“He’s unreal,” said Ortiz. “He’s the best horse I’ve ever sat on.” One World Cup in the bag for Life Is Good, another within grasp. The four-year-old son of Into Mischief really does have the world at his feet.
Pegasus World Cup Turf
Colonel back in command
It was certainly an afternoon to remember for trainer Todd Pletcher, who took home both the day’s seven-figure purses after – three-quarters of an hour before Life Is Good’s romp – Colonel Liam retained his crown in the Pegasus World Cup Turf on his return following a long layoff.
The outcome was a tribute to Pletcher’s training ability. Not only did he produce 8-5 favourite Colonel Liam in perfect shape on his first start since early June, but he also pulled down the exacta with Never Surprised – just as he had done 12 months ago when Colonel Liam beat Largent.
It was Never Surprised who laid down the fractions, getting over quickly from his outside post, before Colonel Liam moved up menacingly around the turn to join battle with his barnmate at the top of the stretch. The reigning champ was in front at the eighth pole and kept on willingly under Irad Ortiz to score by a length, stopping the clock in 1:47 and one-half. Never Surprised held on to second spot by half a length from the rallying Space Traveller.
“We needed everything to go exactly according to schedule,” said Pletcher of the difficulty of bringing back his sidelined star. “We didn’t have time for a prep race. It was a matter of whether we could have him ready to run off the layoff, and thankfully we did.”
Colonel Liam, a five-year-old son of Liam’s Map, took his record to seven-for-ten with this success, his third at Grade 1 level. His next target has yet to be determined, although Pletcher may consider running him on dirt later in the year.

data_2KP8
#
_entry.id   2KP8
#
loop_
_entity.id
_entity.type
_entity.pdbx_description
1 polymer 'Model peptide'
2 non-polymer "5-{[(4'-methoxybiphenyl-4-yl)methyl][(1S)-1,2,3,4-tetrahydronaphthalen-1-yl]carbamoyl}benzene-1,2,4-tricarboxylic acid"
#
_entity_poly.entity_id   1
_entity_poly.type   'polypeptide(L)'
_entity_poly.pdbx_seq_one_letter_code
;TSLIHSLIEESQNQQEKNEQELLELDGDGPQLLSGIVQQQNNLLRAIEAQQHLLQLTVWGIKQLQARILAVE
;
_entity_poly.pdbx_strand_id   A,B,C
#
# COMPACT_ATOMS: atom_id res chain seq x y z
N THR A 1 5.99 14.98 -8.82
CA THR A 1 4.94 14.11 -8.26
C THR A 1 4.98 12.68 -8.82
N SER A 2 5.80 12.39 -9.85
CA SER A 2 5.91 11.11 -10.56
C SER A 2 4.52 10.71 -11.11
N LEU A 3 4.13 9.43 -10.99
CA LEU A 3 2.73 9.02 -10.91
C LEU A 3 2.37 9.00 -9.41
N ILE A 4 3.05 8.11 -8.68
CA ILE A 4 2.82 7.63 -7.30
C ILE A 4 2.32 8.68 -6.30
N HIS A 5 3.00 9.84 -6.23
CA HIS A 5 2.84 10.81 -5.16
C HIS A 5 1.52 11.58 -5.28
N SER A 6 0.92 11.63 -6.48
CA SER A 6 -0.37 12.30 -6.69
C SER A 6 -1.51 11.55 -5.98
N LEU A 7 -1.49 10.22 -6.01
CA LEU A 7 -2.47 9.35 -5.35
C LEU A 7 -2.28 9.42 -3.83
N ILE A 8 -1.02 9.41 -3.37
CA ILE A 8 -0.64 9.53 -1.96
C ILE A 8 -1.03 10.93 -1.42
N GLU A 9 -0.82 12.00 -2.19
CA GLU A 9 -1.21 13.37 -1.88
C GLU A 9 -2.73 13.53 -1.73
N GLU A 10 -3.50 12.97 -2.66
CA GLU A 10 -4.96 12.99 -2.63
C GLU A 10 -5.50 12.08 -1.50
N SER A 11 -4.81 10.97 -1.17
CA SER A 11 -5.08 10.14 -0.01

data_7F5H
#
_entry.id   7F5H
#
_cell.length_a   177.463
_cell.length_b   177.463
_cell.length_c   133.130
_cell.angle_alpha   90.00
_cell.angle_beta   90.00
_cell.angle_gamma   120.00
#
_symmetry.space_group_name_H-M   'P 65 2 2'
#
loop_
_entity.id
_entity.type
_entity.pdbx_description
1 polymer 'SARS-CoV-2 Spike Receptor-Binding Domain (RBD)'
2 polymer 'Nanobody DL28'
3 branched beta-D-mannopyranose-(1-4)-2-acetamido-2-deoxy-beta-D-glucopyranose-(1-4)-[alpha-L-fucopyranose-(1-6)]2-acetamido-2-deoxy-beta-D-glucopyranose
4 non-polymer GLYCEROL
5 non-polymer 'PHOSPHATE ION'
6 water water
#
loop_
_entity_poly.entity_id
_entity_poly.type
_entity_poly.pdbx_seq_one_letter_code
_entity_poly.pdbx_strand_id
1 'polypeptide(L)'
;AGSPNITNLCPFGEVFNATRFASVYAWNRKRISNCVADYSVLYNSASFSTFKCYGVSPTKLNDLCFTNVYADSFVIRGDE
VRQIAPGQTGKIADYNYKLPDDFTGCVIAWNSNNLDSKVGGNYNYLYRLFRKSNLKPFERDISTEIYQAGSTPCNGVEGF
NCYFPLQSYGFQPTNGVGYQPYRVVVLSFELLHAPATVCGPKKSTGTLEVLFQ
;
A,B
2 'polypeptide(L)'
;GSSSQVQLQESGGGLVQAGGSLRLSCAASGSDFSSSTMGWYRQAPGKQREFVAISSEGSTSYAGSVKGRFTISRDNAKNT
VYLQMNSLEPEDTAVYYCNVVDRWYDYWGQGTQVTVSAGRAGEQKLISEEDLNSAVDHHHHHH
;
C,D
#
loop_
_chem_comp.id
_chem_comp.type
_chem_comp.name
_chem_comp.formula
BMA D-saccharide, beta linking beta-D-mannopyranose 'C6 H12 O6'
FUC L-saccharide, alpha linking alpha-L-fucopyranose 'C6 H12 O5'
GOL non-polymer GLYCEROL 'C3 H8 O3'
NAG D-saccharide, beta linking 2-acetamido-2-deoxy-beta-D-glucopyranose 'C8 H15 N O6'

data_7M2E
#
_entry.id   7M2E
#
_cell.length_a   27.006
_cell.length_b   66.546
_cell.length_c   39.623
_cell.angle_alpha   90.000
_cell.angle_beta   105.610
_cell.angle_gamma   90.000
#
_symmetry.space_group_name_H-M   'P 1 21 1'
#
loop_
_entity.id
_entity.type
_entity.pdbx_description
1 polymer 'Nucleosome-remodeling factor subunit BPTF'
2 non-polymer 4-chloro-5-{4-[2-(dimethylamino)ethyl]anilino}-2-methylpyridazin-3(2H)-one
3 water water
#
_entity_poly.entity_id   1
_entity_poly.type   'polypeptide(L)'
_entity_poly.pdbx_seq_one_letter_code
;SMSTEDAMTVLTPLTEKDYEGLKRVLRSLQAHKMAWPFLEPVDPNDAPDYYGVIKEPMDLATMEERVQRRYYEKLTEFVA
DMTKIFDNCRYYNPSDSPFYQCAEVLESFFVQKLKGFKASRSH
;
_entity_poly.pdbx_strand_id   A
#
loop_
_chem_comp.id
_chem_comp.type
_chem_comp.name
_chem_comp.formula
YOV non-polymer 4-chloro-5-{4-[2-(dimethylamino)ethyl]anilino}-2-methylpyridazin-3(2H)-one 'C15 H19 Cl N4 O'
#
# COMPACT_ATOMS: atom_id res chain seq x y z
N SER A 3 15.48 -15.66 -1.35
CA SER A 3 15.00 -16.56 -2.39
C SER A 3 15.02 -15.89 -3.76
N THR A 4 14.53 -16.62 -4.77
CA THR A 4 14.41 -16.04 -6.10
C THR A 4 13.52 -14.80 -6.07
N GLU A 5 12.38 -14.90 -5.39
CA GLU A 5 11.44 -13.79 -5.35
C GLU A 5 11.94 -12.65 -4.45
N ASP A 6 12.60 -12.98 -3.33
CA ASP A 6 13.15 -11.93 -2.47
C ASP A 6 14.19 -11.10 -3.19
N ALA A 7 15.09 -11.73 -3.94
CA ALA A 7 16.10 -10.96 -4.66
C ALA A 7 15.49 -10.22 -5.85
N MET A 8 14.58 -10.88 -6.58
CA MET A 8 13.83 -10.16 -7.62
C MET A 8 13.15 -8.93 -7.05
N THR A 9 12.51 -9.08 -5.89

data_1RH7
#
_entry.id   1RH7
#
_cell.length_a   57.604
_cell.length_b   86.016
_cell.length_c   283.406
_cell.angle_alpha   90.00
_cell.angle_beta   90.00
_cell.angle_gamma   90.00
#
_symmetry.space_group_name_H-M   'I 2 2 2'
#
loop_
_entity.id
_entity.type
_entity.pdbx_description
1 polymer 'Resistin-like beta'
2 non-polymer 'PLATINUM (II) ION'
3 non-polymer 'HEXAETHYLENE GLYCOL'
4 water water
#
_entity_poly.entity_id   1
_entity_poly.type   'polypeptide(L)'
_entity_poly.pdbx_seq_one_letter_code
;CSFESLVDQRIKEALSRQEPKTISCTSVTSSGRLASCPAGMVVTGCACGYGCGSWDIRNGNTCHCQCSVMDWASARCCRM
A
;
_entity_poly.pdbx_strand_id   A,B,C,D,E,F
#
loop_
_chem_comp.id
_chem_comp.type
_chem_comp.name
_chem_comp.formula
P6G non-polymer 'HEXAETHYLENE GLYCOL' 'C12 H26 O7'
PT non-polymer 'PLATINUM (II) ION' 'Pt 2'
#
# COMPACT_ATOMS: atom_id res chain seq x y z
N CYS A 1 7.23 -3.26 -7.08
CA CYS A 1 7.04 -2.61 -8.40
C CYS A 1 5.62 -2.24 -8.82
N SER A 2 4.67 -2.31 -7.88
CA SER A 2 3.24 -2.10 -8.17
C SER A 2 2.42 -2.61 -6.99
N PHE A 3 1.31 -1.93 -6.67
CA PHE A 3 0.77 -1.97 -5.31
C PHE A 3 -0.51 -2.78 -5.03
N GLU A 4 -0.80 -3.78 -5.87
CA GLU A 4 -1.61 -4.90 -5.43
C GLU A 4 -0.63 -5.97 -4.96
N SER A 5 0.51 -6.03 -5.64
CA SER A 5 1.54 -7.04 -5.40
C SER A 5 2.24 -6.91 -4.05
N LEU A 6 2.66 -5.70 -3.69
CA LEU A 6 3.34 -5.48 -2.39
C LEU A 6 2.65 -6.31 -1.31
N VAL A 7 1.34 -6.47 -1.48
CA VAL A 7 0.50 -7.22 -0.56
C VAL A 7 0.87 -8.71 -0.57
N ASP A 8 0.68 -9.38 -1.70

Pegasus World Cup Filly & Mare Turf
Regal rallies to glory
The inaugural running of the Pegasus World Cup Filly & Mare Turf was won in authoritative style by the 4-5 favourite Regal Glory, who overcame her unaccustomed position at the back of the pack in the early stages to win going away in style, giving trainer Chad Brown yet another big turf prize.
The six-year-old mare, winner of the Grade 1 Matriarch on her previous start, is habitually somewhere near the pace, but she missed the kick and jockey Jose Ortiz had to reach for Plan B, his mount travelling down the backstretch with only two horses behind her. Regal Glory came running, though, moving up on the far turn and going six wide into the stretch before swooping down upon front-runners Alms and Shifty She, swiftly taking an advantage she extended to two and a half lengths at the wire. The longshot Alms outfought Shifty She to secure second place by a neck.
“They went fast early on,” said Ortiz. “About the three-eighths pole, I was sitting on a lot of horse. You could see she was ready, and I just passed them all. She was the best in the race.” The daughter of Animal Kingdom has now won ten of her 17 races, but this could be the last as Regal Glory is booked to visit Into Mischief and begin a new career as a broodmare, although after this performance there may be a change of heart. If not, what a way to leave the stage.